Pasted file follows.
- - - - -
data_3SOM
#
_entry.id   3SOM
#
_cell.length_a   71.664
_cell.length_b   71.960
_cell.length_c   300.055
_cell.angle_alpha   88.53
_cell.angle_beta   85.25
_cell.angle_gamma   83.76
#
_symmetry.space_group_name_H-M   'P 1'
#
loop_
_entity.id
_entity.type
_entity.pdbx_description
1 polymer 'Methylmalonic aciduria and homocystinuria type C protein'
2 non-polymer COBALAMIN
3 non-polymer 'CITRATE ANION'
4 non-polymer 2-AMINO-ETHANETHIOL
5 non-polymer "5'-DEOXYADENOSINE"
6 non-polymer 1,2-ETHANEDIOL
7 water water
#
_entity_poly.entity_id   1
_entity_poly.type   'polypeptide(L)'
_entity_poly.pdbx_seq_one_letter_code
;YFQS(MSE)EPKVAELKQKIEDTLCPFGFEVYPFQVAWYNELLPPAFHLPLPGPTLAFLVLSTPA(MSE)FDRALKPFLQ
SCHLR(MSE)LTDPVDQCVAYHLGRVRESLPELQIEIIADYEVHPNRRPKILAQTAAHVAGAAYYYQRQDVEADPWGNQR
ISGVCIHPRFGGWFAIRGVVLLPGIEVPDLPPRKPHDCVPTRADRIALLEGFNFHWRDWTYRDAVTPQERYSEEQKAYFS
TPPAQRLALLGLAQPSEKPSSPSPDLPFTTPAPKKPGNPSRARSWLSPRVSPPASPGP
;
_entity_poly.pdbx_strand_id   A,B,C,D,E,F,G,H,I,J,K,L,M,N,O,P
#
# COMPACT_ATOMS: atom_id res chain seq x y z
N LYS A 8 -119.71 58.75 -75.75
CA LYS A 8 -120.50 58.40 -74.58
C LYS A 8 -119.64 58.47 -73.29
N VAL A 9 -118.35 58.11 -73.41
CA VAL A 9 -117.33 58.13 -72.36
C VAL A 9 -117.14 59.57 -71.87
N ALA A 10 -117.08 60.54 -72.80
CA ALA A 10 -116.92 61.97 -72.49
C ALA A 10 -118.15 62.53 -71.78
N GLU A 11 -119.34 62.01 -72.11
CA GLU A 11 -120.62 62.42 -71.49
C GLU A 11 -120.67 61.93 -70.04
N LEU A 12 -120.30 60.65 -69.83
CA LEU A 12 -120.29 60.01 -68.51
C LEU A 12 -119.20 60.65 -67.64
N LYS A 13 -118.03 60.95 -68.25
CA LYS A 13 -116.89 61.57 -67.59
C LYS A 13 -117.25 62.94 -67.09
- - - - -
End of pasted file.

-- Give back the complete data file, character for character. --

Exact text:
data_3SOM
#
_entry.id   3SOM
#
_cell.length_a   71.664
_cell.length_b   71.960
_cell.length_c   300.055
_cell.angle_alpha   88.53
_cell.angle_beta   85.25
_cell.angle_gamma   83.76
#
_symmetry.space_group_name_H-M   'P 1'
#
loop_
_entity.id
_entity.type
_entity.pdbx_description
1 polymer 'Methylmalonic aciduria and homocystinuria type C protein'
2 non-polymer COBALAMIN
3 non-polymer 'CITRATE ANION'
4 non-polymer 2-AMINO-ETHANETHIOL
5 non-polymer "5'-DEOXYADENOSINE"
6 non-polymer 1,2-ETHANEDIOL
7 water water
#
_entity_poly.entity_id   1
_entity_poly.type   'polypeptide(L)'
_entity_poly.pdbx_seq_one_letter_code
;YFQS(MSE)EPKVAELKQKIEDTLCPFGFEVYPFQVAWYNELLPPAFHLPLPGPTLAFLVLSTPA(MSE)FDRALKPFLQ
SCHLR(MSE)LTDPVDQCVAYHLGRVRESLPELQIEIIADYEVHPNRRPKILAQTAAHVAGAAYYYQRQDVEADPWGNQR
ISGVCIHPRFGGWFAIRGVVLLPGIEVPDLPPRKPHDCVPTRADRIALLEGFNFHWRDWTYRDAVTPQERYSEEQKAYFS
TPPAQRLALLGLAQPSEKPSSPSPDLPFTTPAPKKPGNPSRARSWLSPRVSPPASPGP
;
_entity_poly.pdbx_strand_id   A,B,C,D,E,F,G,H,I,J,K,L,M,N,O,P
#
# COMPACT_ATOMS: atom_id res chain seq x y z
N LYS A 8 -119.71 58.75 -75.75
CA LYS A 8 -120.50 58.40 -74.58
C LYS A 8 -119.64 58.47 -73.29
N VAL A 9 -118.35 58.11 -73.41
CA VAL A 9 -117.33 58.13 -72.36
C VAL A 9 -117.14 59.57 -71.87
N ALA A 10 -117.08 60.54 -72.80
CA ALA A 10 -116.92 61.97 -72.49
C ALA A 10 -118.15 62.53 -71.78
N GLU A 11 -119.34 62.01 -72.11
CA GLU A 11 -120.62 62.42 -71.49
C GLU A 11 -120.67 61.93 -70.04
N LEU A 12 -120.30 60.65 -69.83
CA LEU A 12 -120.29 60.01 -68.51
C LEU A 12 -119.20 60.65 -67.64
N LYS A 13 -118.03 60.95 -68.25
CA LYS A 13 -116.89 61.57 -67.59
C LYS A 13 -117.25 62.94 -67.09